Today is World Insulin Day and the founders of the JJR Macleod Memorial Statue Society have more reasons than ever to be excited about the tourism potential of Macleod’s Corner, the city’s popular new attraction in Duthie Park.

The Society’s historical advisor, Dr Ken McHardy, recently presented a talk to the Toronto Medical Historical Club about the life and legacy of the Scottish co-discoverer of insulin, part of a two-day symposium celebrating the 100th anniversary of the 1923 Nobel Prize for Medicine or Physiology.

“We were delighted by the positive response to the various Macleod lectures and the media coverage the symposium received across the pond,” said Society co-founder John Otto, who has survived the past 50 years with daily injections of insulin.

Despite sharing the 1923 Nobel Prize with Frederick Banting, Professor John Macleod is still largely unknown, particularly in Canada, where he led the team responsible for the one of the greatest medical breakthroughs of the 20th century.

“Staff at Provost Skene’s House report that Canadian visitors often remark that the Macleod exhibit is incorrect. They’ve always been taught that two Canadians discovered insulin, Fred Banting and Charles Best,” said John Otto. “They are gobsmacked to find out that the real hero behind ‘Canada’s Gift to the World’ was actually a Scottish scientist from Aberdeen.”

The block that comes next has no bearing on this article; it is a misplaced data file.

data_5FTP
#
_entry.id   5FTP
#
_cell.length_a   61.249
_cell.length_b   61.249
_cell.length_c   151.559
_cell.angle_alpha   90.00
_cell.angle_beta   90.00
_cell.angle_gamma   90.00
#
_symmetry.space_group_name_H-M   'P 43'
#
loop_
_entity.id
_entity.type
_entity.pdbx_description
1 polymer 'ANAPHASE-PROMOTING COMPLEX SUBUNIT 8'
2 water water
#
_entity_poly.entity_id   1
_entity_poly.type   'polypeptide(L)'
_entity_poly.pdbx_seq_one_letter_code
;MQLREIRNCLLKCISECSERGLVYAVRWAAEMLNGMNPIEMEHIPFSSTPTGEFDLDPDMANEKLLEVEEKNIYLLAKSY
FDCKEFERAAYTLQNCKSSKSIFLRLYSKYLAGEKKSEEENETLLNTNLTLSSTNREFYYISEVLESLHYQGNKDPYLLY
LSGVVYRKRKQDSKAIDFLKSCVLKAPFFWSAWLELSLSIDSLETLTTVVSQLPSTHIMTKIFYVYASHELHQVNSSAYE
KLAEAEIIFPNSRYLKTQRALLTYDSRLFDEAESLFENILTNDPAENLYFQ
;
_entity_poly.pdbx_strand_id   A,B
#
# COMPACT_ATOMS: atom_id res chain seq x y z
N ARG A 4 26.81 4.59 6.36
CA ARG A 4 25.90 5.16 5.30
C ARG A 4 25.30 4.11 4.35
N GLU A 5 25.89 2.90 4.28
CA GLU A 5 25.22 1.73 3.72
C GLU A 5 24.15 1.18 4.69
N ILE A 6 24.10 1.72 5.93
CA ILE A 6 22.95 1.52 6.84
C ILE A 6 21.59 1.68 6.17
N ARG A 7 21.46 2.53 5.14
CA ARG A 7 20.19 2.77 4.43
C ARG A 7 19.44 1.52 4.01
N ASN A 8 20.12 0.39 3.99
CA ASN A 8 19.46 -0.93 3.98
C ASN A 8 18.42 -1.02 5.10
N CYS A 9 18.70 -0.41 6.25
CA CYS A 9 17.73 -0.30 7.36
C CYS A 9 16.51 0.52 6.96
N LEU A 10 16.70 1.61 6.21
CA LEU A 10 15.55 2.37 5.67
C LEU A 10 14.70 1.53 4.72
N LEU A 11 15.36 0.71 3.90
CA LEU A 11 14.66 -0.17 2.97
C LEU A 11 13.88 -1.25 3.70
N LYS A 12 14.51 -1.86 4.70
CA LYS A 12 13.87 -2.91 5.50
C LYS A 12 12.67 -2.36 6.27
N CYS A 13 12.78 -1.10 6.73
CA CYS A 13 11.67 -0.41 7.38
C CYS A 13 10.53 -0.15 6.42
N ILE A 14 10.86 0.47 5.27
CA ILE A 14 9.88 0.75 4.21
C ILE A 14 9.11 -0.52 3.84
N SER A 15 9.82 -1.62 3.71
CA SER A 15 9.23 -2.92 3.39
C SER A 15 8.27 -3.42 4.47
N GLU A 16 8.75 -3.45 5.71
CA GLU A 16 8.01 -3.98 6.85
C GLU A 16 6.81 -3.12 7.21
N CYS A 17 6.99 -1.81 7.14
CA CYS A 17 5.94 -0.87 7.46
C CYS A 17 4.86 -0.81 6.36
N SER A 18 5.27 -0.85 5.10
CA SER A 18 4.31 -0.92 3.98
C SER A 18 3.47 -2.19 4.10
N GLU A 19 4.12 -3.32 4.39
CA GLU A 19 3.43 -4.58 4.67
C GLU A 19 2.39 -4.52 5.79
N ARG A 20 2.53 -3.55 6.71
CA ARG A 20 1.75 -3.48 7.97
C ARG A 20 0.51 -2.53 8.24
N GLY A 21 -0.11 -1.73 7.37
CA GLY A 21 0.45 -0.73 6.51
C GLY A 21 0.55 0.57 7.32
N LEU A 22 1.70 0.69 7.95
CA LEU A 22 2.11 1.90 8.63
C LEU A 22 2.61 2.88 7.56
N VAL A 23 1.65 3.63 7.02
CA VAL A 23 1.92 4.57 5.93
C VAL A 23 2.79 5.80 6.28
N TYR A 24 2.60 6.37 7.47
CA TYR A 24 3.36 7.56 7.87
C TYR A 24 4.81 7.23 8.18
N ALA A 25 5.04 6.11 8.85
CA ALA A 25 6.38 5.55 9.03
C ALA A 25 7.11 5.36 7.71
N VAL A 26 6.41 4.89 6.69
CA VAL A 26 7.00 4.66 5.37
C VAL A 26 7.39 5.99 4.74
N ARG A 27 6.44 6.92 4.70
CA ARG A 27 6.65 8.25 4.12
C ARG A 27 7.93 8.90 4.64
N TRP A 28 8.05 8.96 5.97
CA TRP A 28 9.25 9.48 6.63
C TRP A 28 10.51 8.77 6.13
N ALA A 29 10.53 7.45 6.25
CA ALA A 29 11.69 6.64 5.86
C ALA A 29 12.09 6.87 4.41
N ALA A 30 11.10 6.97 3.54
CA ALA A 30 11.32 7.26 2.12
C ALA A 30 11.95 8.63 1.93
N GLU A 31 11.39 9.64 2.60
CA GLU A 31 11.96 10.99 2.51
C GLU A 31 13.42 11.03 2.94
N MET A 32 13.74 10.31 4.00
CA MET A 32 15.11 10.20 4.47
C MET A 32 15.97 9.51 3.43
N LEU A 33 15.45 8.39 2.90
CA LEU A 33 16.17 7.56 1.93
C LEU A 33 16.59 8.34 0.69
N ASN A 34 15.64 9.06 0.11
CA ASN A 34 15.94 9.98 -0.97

After decades of misinformation, progress is being made in respect to raising Macleod’s international profile. There are also discussions about mentioning other members of the history-making Toronto team on Macleod’s memorial, including James Collip, who is rarely given credit for his contribution to clinical useful insulin, used for the first time on 23 January, 1922.

Plans are underway for a contingent of Canadians representing the medical establishment to visit Aberdeen in late spring and attend the unveiling of the Toronto Team plaques and 12 bronze path medallions inset along the base of World Insulin Wall.

“Macleod’s Corner has scores of visitors each day and we hope to see even more this spring and summer,” said John Otto. “The memorial and the city’s self-guided Insulin Trail are definitely helping promote Aberdeen as a tourist destination.”

In the words of VisitAberdeenshire Chief Executive Chris Foy, “The city’s historic and contemporary credentials in the life sciences are often key to securing conferences. While the connection with MacLeod and insulin is referenced in our regional narrative, the fact that we now have a way of bringing the story to life will only strengthen those credentials and the attraction of Aberdeen to medical professionals, and anyone with an interest in our city’s contribution to the world.”

A handful of limited edition bronze path medallions are still available for sponsorship; please contact John Otto at for details

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